Thursday, December 9, 2010

A Brief History of Swedish Axe Manufacturers

I have received a number of questions about different axe producers. Most of them have been with respect to Swedish axe manufacturers. I though I would put together a short list of the little I know about current Swedish axe makers.

Hults Bruk

Hults Bruk is the largest axe manufacturer in Sweden. The company can trace its origins back to 1697. It was founded by James Reenstierna Jr. and originally produced only nails used for ship building. In 1732 the small factory began to refine its own iron. The mill was subsequently sold in 1752, 1760, 1763, 1778, and 1779 without much change to the operational structure. In 1818 the mill was again sold to Magnus Lonetz Ekelund, who significantly expanded the size of the mill and the product being produced. By 1886 the factory was being run by Gunnar Ekelund, grandson of Magnus Lonetz Ekelund. This is the point where the decision was made to stop production of other tools due to growing competition, and instead focus primarily on axes. By 1970, the company almost exclusively produced axes. In 1988 Hults Bruk was purchased by the Hultafors Group, who also own Tors Hammare AB. In current production models, you will see both the Hultafors etching as well as the traditional “HB” Hults Bruk stamp.

Two very recognizable product names of Hults Bruk are the Agdor and Arvika 5 Star lines of axes, although there are other models of axes currently being made.

S.A. Wetterlings

Axe production under the Wetterlings name was started in 1880 by Sven Axel Wetterling. He was later joined by his brother Otto Wetterling, who had studied industrial axe manufacturing techniques in America. In 1915, after the death of Otto Wetterling the factory was sold to Magnus Liljeblad, who operated a competing factory. By the 1950s, the factory had grown and employed 40 workers. In 2008 the company was purchased by Gabriel Brandy, the owner of a competing axe manufacturer, Gransfors Bruks. So far it appears that the two factories continue to operate independently, even though owned by the same individual. The company manufactures both a line of hand forged and drop forged axes.

Gransfors Bruks AB

The company was founded in 1902, and has been producing axes since that time. Around 1985 the company went bancrupt. It was bought out by Gabriel Brandy, the current CEO. In 1989 Gransfors Bruks started producing the models of axes that we see today. Currently the company operates a subsidiary branch in the United States, and produces the Black King line of axes in the US and Canada (I'm not sure if they still do) as well as the Sweedepro line of protective clothing and Woolpower thermal undergarments.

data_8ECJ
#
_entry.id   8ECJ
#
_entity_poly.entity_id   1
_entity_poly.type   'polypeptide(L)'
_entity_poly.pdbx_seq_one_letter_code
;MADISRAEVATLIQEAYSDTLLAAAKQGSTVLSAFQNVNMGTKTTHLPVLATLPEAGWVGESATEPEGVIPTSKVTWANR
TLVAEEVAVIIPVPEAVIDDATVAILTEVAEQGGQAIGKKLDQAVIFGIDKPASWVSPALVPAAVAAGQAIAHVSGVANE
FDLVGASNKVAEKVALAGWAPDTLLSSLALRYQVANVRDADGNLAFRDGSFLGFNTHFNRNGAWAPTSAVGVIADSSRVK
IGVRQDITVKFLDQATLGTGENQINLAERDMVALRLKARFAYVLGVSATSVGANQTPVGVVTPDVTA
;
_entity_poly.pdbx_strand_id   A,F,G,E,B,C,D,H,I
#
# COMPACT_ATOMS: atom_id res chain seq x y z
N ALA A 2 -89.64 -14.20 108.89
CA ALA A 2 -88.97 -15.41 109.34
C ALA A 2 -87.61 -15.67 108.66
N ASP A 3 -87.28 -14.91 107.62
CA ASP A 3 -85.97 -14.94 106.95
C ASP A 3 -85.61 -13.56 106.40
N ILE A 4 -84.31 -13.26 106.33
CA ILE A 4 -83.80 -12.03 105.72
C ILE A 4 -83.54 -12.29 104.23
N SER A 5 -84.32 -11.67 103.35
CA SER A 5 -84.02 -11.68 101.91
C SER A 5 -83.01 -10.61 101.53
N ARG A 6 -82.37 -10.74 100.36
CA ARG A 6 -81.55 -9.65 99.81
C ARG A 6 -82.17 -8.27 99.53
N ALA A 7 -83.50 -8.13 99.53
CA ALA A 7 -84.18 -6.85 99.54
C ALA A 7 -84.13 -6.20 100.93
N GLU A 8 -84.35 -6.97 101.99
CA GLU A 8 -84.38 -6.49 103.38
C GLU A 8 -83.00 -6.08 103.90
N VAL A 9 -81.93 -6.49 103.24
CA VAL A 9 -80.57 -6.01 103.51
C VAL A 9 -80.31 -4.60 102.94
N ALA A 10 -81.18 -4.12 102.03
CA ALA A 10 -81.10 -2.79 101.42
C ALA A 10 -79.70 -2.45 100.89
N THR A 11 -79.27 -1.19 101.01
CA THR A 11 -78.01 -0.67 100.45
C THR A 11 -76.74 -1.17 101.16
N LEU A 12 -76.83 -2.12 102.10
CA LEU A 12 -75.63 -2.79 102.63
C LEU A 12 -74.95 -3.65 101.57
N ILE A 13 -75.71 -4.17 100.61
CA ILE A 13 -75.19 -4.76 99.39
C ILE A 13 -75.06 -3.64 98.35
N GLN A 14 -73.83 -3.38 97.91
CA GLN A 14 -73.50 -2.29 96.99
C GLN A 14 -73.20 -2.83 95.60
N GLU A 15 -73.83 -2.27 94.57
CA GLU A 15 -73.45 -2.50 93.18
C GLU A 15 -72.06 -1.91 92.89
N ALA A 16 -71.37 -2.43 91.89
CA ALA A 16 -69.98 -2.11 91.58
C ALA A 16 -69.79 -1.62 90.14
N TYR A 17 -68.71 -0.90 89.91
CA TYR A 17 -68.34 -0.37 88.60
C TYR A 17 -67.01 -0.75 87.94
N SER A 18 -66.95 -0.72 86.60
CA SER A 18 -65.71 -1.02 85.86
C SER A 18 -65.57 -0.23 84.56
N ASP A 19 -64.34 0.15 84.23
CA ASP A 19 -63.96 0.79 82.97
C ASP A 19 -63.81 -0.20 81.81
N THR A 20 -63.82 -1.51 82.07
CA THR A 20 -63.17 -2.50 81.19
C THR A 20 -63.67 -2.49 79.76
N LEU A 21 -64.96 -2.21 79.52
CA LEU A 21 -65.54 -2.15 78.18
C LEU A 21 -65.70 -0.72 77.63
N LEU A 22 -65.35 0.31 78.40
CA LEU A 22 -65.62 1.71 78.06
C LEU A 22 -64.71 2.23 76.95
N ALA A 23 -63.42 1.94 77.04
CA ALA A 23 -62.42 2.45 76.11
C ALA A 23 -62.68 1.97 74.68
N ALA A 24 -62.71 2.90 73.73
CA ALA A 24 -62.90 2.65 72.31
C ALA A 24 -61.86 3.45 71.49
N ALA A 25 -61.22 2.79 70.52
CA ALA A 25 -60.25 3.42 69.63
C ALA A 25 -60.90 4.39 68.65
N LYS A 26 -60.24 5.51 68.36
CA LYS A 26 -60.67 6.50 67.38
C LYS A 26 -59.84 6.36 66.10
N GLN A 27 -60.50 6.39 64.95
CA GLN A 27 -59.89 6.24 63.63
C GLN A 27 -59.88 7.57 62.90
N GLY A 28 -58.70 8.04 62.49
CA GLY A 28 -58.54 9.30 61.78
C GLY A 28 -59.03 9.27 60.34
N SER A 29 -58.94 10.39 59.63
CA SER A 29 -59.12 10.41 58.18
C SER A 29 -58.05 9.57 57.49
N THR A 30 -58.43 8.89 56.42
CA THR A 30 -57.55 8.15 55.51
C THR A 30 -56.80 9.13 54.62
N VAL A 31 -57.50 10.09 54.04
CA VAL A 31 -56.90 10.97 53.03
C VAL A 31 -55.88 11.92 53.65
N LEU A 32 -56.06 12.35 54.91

The company was founded in 1689 as a weapons manufacturer. It did not produce axes, but rather developed a large production base in everything from bicycles to sewing machines. Eventually in 1978 the company was acquired by Electrolux, which stepped up the acquisition of other companies, eventually making Husqvarna the largest manufacturer of chain saws in the world. In 2006 Electrolux distributed the shares of Husqvarna, making it an independently operated company. Husqvarna continues to produce tractors, chain saws and gardening equipment, some of which is sold in the US by Sears under the "Craftsman" name.

In the last decade or so, the company has made attempts to sell axes. Some of the early attempts, lasting till very recently consisted of purchasing heads made by different manufacturers, putting handles on them and selling them. Axes from that period have a clearly visible stamp of the manufacturer of the axe head, most often the HB for Hults Bruk. Recently however the company has come out with a line of high quality axes (and discontinued all others), which bear the Husqvarna crown stamp on the axe heads. From what I hear, Husqvarna has a contract with almost all of the Swedish manufacturers to make their heads. That is why you will see slight variations between different axes of the same model.

Something that should be noted about all of the above axe manufacturers is that the "classical" axe patterns that we recognize today did not start to be produced until the early 1990s. Even though many of us think of these as traditional Swedish axe designs which go back in history, that is not actually the case. There has been very little continuity in the axe designs over the life of each company.